Outcomes Following Combined Posterior Labral and SLAP Repair in Military Patients Younger Than 35 Years

Clare K. Green*, John P. Scanaliato, Alexis B. Sandler, Hunter Czajkowski, Benjamin R. Childs, Walter A. Fink, John C. Dunn, Nata Parnes

*Corresponding author for this work

Research output: Contribution to journalArticlepeer-review

1 Scopus citations


Background: Members of the military are known to experience disproportionately high rates of both glenohumeral instability and superior labrum anterior-posterior (SLAP) tears when compared with civilian populations. Although the outcomes after simultaneous repair of Bankart and SLAP lesions have been well described, there is a paucity of literature available regarding the operative management of posterior instability with concomitant superior labral pathology. Purpose: To compare outcomes of combined arthroscopic posterior labral and SLAP repair with those of isolated posterior labral repair. Study Design: Cohort study; Level of evidence, 3. Methods: All consecutive patients younger than 35 years who underwent arthroscopic posterior labral repair from January 2011 to December 2016 with a minimum follow-up of 5 years were identified. From this cohort of eligible patients, all individuals who had undergone combined SLAP and posterior labral repair (SLAP cohort) versus posterior labral repair alone (instability cohort) were then identified. Outcome measures including the visual analog scale score, Single Assessment Numeric Evaluation (SANE), American Shoulder and Elbow Surgeons (ASES) score, Rowe instability score, and range of motion were collected pre- and postoperatively and scores were compared between groups. Results: In total, 83 patients met the inclusion criteria for the study. All patients were active-duty military at the time of surgery. The mean follow-up was 93.79 ± 18.06 months in the instability group and 91.24 ± 18.02 months in the SLAP group (P =.5228). Preoperative SANE and ASES scores were significantly worse in the SLAP group. Both groups experienced statistically significant improvements in outcome scores postoperatively (P <.0001 for all), and there were no significant differences in any outcome scores or range of motion between groups. In total, 39 patients in the instability cohort and 37 in the SLAP cohort returned to preinjury levels of work (92.86% vs 90.24%, respectively; P =.7126), and 38 instability patients and 35 SLAP patients returned to preinjury levels of sporting activity (90.48% vs 85.37%, respectively; P =.5195). Two patients in the instability group and 4 patients in the SLAP group were medically discharged from the military (4.76% vs 9.76%; P =.4326), and 2 patients in each cohort had experienced treatment failure at the final follow-up (4.76% vs 4.88%; P >.9999). Conclusion: Combined posterior labral and SLAP repair led to statistically and clinically significant increases in outcome scores and high rates of return to active-duty military service that did not differ significantly from the results after isolated posterior labral repair. The results of this study indicate that simultaneous repair is a viable treatment option for the management of combined lesions in active-duty military patients <35 years of age.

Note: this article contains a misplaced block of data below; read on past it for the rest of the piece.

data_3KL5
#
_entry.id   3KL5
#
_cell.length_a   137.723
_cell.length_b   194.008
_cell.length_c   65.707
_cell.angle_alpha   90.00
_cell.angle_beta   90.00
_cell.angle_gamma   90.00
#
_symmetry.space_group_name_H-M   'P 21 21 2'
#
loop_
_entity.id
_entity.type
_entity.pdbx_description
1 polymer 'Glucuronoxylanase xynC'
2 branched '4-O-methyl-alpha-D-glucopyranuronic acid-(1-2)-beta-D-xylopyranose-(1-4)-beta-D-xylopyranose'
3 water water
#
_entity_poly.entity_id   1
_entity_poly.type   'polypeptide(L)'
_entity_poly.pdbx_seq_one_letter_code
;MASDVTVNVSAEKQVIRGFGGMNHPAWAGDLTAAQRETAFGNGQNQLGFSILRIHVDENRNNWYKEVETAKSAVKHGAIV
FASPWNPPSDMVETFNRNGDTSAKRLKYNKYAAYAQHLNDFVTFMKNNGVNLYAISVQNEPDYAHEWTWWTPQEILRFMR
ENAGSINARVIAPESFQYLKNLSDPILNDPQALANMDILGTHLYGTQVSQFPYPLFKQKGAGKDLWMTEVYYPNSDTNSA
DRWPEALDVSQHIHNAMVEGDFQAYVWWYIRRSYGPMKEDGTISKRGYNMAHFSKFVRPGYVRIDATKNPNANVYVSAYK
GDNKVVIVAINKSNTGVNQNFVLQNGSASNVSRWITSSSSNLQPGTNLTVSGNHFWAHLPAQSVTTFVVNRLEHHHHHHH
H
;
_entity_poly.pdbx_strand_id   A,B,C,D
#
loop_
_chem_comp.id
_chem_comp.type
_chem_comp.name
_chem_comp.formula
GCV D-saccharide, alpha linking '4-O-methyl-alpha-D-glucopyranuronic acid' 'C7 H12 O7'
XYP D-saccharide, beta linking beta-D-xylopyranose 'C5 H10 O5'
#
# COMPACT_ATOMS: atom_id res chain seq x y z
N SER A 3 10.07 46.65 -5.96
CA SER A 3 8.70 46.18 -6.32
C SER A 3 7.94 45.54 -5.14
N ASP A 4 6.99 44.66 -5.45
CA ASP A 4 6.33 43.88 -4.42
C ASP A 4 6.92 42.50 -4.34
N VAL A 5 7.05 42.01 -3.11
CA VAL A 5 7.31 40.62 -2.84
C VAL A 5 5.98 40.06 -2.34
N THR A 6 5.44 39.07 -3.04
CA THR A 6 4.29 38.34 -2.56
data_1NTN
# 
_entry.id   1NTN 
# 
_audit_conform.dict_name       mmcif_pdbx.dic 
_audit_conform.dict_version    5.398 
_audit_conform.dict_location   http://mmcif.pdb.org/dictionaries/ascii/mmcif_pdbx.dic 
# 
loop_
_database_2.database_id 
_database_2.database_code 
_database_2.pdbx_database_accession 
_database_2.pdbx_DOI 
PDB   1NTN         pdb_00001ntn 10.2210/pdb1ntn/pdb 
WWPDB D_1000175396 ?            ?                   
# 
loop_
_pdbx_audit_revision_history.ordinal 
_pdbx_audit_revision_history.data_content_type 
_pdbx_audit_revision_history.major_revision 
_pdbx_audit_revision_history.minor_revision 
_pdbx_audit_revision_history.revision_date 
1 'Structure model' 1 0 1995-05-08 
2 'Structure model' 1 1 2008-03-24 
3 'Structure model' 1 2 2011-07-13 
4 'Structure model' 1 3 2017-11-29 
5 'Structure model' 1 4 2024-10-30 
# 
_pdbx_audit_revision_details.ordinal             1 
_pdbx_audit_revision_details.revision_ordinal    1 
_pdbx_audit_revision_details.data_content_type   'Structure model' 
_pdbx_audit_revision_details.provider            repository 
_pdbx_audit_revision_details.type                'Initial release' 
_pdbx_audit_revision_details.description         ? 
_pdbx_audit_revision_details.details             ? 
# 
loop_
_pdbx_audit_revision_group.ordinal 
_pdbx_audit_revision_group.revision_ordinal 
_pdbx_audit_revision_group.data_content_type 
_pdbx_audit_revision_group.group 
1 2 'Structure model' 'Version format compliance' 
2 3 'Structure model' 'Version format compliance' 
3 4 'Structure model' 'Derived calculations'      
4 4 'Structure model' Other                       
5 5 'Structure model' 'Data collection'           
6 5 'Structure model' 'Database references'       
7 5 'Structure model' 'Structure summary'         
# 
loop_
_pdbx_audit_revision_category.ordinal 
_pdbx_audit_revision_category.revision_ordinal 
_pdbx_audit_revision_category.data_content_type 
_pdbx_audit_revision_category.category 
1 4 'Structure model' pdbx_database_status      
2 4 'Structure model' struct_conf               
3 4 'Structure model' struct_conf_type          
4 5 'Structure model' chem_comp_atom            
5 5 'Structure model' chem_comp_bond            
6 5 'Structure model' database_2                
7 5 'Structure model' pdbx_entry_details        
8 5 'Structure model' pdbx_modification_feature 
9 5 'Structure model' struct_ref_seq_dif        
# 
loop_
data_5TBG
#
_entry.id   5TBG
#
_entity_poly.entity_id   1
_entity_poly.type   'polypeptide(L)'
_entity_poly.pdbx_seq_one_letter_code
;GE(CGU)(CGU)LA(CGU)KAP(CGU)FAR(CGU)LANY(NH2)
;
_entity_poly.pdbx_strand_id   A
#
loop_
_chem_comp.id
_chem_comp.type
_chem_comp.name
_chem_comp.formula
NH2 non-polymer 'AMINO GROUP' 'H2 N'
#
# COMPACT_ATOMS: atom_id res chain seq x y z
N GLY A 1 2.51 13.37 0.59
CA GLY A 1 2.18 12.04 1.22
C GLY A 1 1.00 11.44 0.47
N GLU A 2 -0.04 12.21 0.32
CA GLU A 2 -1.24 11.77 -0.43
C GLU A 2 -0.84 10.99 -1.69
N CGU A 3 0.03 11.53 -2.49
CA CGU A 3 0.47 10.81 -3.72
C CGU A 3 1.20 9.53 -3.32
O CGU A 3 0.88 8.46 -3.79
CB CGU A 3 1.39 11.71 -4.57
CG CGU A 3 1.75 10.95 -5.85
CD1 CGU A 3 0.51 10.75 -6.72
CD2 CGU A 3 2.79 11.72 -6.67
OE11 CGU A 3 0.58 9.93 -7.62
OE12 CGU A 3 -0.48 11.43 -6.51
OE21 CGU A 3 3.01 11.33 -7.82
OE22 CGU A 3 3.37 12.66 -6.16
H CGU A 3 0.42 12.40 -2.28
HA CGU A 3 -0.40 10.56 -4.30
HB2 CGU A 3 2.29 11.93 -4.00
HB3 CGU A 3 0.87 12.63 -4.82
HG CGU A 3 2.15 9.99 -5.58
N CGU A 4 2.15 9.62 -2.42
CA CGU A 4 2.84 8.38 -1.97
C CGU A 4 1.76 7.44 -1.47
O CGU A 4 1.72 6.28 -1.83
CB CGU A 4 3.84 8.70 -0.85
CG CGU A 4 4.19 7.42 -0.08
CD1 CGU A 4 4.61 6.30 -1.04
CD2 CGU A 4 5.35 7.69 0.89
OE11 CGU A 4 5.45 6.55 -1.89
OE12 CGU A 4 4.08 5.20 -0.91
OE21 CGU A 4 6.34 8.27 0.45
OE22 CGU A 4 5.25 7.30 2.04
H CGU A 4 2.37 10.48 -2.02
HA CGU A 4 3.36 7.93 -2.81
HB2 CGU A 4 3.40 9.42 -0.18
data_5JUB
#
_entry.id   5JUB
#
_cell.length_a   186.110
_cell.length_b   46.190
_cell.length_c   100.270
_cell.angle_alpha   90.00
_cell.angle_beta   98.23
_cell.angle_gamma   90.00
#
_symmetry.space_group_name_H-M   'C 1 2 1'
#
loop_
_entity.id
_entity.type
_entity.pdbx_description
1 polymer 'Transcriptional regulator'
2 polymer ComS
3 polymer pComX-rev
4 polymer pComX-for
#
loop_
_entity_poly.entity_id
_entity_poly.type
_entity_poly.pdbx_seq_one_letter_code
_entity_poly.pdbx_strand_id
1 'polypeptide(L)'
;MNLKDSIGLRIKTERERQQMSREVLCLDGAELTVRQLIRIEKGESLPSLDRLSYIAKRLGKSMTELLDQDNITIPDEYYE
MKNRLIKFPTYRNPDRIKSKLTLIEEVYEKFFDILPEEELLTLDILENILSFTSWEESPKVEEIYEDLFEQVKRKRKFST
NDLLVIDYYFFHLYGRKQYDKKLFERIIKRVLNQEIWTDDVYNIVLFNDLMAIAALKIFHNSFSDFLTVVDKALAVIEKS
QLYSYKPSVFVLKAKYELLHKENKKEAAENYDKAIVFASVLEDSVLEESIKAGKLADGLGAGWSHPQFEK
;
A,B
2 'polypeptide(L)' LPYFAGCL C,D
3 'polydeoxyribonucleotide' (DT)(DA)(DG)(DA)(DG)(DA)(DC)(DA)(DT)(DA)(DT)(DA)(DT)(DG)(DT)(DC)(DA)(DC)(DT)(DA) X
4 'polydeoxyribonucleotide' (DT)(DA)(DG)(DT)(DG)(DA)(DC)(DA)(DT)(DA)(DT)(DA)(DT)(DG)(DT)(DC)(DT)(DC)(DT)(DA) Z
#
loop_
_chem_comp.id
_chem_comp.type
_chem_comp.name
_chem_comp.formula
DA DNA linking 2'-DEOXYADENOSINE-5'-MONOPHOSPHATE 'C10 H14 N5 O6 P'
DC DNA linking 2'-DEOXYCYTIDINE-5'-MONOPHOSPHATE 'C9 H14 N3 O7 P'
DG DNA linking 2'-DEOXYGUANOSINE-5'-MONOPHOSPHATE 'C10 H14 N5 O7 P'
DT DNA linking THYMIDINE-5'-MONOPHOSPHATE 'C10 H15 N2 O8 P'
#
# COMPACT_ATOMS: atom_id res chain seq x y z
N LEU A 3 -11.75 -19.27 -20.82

Original languageEnglish
Pages (from-to)2635-2641
Number of pages7
JournalAmerican Journal of Sports Medicine
Issue number10
StatePublished - Aug 2023
Externally publishedYes


  • SLAP repair
  • arthroscopy
  • military
  • posterior labral tear
  • shoulder instability


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